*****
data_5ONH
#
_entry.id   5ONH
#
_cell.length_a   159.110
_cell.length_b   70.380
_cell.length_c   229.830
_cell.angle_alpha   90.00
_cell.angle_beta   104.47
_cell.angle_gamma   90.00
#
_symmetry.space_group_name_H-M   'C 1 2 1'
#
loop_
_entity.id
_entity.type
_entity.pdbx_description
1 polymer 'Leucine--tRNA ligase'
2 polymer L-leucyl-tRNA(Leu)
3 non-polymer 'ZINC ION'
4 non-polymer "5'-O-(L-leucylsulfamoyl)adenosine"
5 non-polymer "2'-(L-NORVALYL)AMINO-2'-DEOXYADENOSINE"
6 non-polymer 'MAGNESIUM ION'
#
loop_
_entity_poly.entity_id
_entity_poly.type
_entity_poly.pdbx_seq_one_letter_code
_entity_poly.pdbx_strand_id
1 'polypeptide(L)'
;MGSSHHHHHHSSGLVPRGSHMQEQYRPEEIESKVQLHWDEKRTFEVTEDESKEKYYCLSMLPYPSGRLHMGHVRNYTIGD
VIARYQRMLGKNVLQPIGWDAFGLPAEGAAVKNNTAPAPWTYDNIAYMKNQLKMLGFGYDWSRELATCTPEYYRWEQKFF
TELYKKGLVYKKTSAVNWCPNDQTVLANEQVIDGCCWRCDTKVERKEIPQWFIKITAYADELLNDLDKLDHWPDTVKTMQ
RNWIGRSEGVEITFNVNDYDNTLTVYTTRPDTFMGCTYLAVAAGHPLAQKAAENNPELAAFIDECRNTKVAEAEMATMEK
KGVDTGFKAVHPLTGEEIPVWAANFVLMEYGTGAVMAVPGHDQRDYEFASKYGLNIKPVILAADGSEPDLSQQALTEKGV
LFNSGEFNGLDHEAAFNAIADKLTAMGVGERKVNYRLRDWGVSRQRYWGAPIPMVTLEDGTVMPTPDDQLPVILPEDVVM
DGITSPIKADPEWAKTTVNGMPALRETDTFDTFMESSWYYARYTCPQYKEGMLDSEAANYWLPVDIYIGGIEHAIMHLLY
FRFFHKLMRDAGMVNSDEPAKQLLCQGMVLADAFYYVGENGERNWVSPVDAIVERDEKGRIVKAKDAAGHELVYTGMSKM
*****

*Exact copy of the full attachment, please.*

data_5ONH
#
_entry.id   5ONH
#
_cell.length_a   159.110
_cell.length_b   70.380
_cell.length_c   229.830
_cell.angle_alpha   90.00
_cell.angle_beta   104.47
_cell.angle_gamma   90.00
#
_symmetry.space_group_name_H-M   'C 1 2 1'
#
loop_
_entity.id
_entity.type
_entity.pdbx_description
1 polymer 'Leucine--tRNA ligase'
2 polymer L-leucyl-tRNA(Leu)
3 non-polymer 'ZINC ION'
4 non-polymer "5'-O-(L-leucylsulfamoyl)adenosine"
5 non-polymer "2'-(L-NORVALYL)AMINO-2'-DEOXYADENOSINE"
6 non-polymer 'MAGNESIUM ION'
#
loop_
_entity_poly.entity_id
_entity_poly.type
_entity_poly.pdbx_seq_one_letter_code
_entity_poly.pdbx_strand_id
1 'polypeptide(L)'
;MGSSHHHHHHSSGLVPRGSHMQEQYRPEEIESKVQLHWDEKRTFEVTEDESKEKYYCLSMLPYPSGRLHMGHVRNYTIGD
VIARYQRMLGKNVLQPIGWDAFGLPAEGAAVKNNTAPAPWTYDNIAYMKNQLKMLGFGYDWSRELATCTPEYYRWEQKFF
TELYKKGLVYKKTSAVNWCPNDQTVLANEQVIDGCCWRCDTKVERKEIPQWFIKITAYADELLNDLDKLDHWPDTVKTMQ
RNWIGRSEGVEITFNVNDYDNTLTVYTTRPDTFMGCTYLAVAAGHPLAQKAAENNPELAAFIDECRNTKVAEAEMATMEK
KGVDTGFKAVHPLTGEEIPVWAANFVLMEYGTGAVMAVPGHDQRDYEFASKYGLNIKPVILAADGSEPDLSQQALTEKGV
LFNSGEFNGLDHEAAFNAIADKLTAMGVGERKVNYRLRDWGVSRQRYWGAPIPMVTLEDGTVMPTPDDQLPVILPEDVVM
DGITSPIKADPEWAKTTVNGMPALRETDTFDTFMESSWYYARYTCPQYKEGMLDSEAANYWLPVDIYIGGIEHAIMHLLY
FRFFHKLMRDAGMVNSDEPAKQLLCQGMVLADAFYYVGENGERNWVSPVDAIVERDEKGRIVKAKDAAGHELVYTGMSKM